Friday, November 28, 2013
By NEIL HARTNELL - Tribune Business Editor, firstname.lastname@example.org
The Government should “within the next week” receive recommendations as to who the preferred Bahamas Electricity Corporation (BEC) bidder(s) should be, Tribune Business was told yesterday.
Simon Townend, a KPMG (Bahamas) partner and head of its corporate finance arm in the Caribbean, said the accounting firm and other advisers to the BEC reform process had “got our heads down” analysing the six bids that were submitted by the November 15 deadline.
Together with DNV Kema, the technical adviser, and US law firm Hogan Lovells, Mr Townend said the trio were now “formulating our recommendations to the Government”.
Four generation, and two transmission/distribution, bids made it into the so-called ‘pricing round’, and Mr Townend told Tribune Business: “I think we should be making our recommendations to the Government soon; within the next week.
“There’s a lot of moving parts with respect to the bids, and there’s a lot of technical aspects to it, not least fuel types, fuel mixes and so on.
“So there’s a lot of analysis and evaluation of bids on a wide range of other issues and proposals, and we’re coming up with recommendations on the way forward,” the KPMG partner added.
“There’s some pretty well thought-out and mature bids, but it’s quite a complex transaction notwithstanding all the issues surrounding the debt, the legacy liabilities, the environment, and we’re trying to address those things and figuring out a way forward. I think we’ve made very good progress to date.”
Mr Townend recently told a Bahamas Institute of Chartered Accountants (BICA) conference that BEC had potentially massive environmental liabilities, in addition to a $350 million debt mountain and $81 million employee pension fund deficit.
“We have these very significant environmental issues, not least at Clifton Pier, but elsewhere. These environmental issues have built up over many, many years,” he said.
“It’s going to take a lot of work and money to figure out what the damage is. It could be $40 million, it could be $80 million, it could be over $100 million to sort out the environmental issues. But we don’t know what the figure is until the work is done.”
Mr Townend yesterday clarified his comments on the environmental liabilities, stating that all bidders had been made well aware of their existence via the tender process and data provided, coupled with site visits.
Implying that their existence was unlikely to impact bidder price offers, Mr Townend suggested that the financial burden of dealing with BEC’s legacy environmental liabilities would likely be shared between the winning bidder(s) and the Government post-restructuring.
Disclosing that some kind of structured fund, with proper rules and governance, would be created to take care of the situation, he added that bidders were being required to support any clean-up efforts required and “contribute funding to remediation”.
“Money will be set aside for dealing with the environmental liabilities,” Mr Townend told Tribune Business. “We see it as there being a remediation fund and governance structure around the environmental remediation process.
“The first issue of the day is to quantify it, and identify the sites, then establish a response over time and come up with what needs to be done to remediate.
“The Government fully recognises this is something that needs to happen. There’s nothing opaque about that.”
The Government is hoping to use BEC’s split into two, a generation and transmission/distribution entity, to get some $223 million in debt it has guaranteed on the Corporation’s behalf off its balance sheet.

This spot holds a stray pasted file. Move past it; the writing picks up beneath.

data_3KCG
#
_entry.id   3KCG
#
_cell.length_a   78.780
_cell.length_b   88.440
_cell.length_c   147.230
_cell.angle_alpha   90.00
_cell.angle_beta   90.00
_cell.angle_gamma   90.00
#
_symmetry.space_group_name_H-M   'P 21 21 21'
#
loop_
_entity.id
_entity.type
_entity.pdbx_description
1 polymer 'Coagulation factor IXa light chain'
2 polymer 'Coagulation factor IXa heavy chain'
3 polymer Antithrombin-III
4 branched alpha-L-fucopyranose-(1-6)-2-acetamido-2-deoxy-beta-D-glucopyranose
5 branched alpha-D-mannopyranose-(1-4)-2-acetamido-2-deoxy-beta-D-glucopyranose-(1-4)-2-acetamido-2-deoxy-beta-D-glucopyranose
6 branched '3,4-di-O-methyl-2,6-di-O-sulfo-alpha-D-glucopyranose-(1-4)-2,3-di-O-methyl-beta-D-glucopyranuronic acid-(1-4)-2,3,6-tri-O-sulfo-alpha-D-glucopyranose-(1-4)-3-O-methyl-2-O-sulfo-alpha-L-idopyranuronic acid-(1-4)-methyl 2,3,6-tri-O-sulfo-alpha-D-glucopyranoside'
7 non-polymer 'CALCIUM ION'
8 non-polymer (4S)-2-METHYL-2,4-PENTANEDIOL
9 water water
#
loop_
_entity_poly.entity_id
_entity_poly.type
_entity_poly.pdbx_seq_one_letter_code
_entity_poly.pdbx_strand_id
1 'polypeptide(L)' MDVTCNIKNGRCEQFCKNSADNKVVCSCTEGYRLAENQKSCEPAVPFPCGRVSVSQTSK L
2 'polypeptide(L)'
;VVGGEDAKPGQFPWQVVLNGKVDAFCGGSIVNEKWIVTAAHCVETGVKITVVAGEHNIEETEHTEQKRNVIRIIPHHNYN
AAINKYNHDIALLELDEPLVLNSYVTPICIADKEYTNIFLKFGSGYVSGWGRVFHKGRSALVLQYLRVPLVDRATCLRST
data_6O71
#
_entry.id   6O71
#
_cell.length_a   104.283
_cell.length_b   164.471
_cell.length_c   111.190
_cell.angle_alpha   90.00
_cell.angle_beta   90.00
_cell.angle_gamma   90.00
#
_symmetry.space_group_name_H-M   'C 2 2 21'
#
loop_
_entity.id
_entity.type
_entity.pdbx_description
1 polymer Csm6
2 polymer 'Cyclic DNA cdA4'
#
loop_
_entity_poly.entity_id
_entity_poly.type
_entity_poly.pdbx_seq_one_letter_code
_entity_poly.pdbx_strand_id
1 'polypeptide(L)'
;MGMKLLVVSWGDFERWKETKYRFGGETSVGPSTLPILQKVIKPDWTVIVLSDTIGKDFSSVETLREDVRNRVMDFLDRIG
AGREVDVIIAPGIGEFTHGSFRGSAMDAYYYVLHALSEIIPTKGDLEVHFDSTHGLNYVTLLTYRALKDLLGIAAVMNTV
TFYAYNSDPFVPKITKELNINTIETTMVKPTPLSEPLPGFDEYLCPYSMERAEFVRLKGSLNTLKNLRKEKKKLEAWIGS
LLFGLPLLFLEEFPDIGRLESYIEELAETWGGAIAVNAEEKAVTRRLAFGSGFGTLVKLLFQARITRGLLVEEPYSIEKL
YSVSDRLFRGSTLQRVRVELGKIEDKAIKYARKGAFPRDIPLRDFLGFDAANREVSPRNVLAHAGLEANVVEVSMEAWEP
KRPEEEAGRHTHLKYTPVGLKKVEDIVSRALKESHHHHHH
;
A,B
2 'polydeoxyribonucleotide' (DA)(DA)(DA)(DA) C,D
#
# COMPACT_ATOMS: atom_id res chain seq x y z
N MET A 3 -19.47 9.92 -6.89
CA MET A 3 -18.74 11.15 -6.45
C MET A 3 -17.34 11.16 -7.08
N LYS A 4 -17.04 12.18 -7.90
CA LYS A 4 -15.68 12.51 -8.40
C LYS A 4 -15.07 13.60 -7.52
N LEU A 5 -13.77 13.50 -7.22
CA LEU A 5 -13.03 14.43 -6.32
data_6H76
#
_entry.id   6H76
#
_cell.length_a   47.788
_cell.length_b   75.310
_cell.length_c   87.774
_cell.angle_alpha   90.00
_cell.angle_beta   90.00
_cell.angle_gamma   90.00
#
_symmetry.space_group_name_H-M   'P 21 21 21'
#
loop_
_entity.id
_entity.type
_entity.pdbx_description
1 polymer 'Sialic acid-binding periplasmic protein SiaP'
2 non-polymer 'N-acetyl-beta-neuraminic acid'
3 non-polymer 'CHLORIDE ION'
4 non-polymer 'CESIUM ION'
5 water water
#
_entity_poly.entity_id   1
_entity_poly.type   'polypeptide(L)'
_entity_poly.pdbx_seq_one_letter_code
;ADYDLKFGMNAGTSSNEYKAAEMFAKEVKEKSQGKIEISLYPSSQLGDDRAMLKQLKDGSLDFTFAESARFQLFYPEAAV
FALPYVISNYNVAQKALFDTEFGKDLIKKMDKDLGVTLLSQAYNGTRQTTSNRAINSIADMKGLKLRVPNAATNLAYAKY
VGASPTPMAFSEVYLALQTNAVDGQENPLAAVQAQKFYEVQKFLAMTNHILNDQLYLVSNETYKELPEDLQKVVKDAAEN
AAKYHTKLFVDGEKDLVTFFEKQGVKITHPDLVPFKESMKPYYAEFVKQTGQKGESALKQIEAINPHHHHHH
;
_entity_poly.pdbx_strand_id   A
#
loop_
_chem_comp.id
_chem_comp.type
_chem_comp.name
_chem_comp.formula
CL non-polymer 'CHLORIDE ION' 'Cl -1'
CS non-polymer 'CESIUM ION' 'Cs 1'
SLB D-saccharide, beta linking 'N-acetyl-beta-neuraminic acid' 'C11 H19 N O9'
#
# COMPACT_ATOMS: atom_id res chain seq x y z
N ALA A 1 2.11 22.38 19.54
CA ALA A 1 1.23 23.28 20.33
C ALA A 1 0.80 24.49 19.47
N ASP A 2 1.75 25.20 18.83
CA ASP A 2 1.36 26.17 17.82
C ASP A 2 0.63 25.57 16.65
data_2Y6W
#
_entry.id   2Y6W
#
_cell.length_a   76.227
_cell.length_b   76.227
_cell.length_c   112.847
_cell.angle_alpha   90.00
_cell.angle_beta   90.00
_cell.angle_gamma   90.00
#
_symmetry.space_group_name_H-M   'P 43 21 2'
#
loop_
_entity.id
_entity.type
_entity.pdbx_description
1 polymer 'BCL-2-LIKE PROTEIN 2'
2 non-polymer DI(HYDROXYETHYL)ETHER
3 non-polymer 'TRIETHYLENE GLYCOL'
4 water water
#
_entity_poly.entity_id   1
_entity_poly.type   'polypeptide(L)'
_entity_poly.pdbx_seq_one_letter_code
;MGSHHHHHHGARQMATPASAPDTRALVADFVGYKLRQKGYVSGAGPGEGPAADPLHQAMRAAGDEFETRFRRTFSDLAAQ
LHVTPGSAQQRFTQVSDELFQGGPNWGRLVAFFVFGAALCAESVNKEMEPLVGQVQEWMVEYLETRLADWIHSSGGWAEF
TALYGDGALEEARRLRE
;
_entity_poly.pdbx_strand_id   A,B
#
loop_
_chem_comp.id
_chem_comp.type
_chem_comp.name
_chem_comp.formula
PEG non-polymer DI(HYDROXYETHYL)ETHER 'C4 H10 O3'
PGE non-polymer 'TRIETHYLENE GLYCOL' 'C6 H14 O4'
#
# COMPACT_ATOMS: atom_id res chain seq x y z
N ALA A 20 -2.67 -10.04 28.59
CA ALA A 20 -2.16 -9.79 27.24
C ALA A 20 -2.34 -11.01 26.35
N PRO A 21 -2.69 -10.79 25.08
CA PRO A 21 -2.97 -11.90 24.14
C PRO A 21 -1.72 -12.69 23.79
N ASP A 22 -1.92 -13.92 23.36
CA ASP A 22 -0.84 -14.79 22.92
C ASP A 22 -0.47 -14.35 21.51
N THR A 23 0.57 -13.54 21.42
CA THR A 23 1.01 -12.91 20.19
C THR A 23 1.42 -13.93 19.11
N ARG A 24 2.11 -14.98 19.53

Looking at the wider potential benefits for the Bahamian economy, Mr Townend said: “I don’t think anyone would debate that the reform of the energy sector is critical.
“It’s critical to bring down the cost of power, both for social and economic development reasons.”
While the BEC bidders have never publicly been disclosed, Tribune Business previously revealed that one bid on the transmission/distribution side included an all-Bahamian group, Northern Bahamas Utilities.
Its members include Carlton Bosfield, the former technical services director, and environmental, safety and security director, at Grand Bahama Power Company, with 36 years in the electric industry.
Other Northern Bahamas Utilities Board members include Rodger L. S. Johnson, Grand Bahama Power’s former community and customer relations director, and transmission and distribution director, plus Alexander Brown, the utility’s former electrical and controls engineer.
Another director, according to the company’s website, is Leon Cooper, Grand Bahama Power’s former technical services manager, and plant maintenance manager.
Sources close to the process confirmed that the Bahamian group’s bid also involved former Grand Bahama Power Company general manager, Ken Rosanski, and they were said to have partnered with one of two US electrical utilities, Carolinas-based Power Secure or Pike Electric Company.
On the generation side, one bidder is the Caribbean Power Partners consortium, headed by Texas-based Taylor Cheek and featuring Fluor Corporation and ProEnergy Services.
The other three generation bids are unknown, although there has been ‘talk on the street’ of bids from China and Asia.
Tribune Business sources with political contacts/connections have repeatedly suggested that Malaysian conglomerate Genting, which is behind the controversial Bimini development, has been lined up to get at least one of the two BEC contracts.
It is unclear, though, whether Genting is participating in the bid process. The timeline calls for the Government to conclude negotiations with the winning bidder(s) by Christmas/New Year, pass legislation to facilitate energy liberalisation come early 2014, and then hand BEC over come May next year.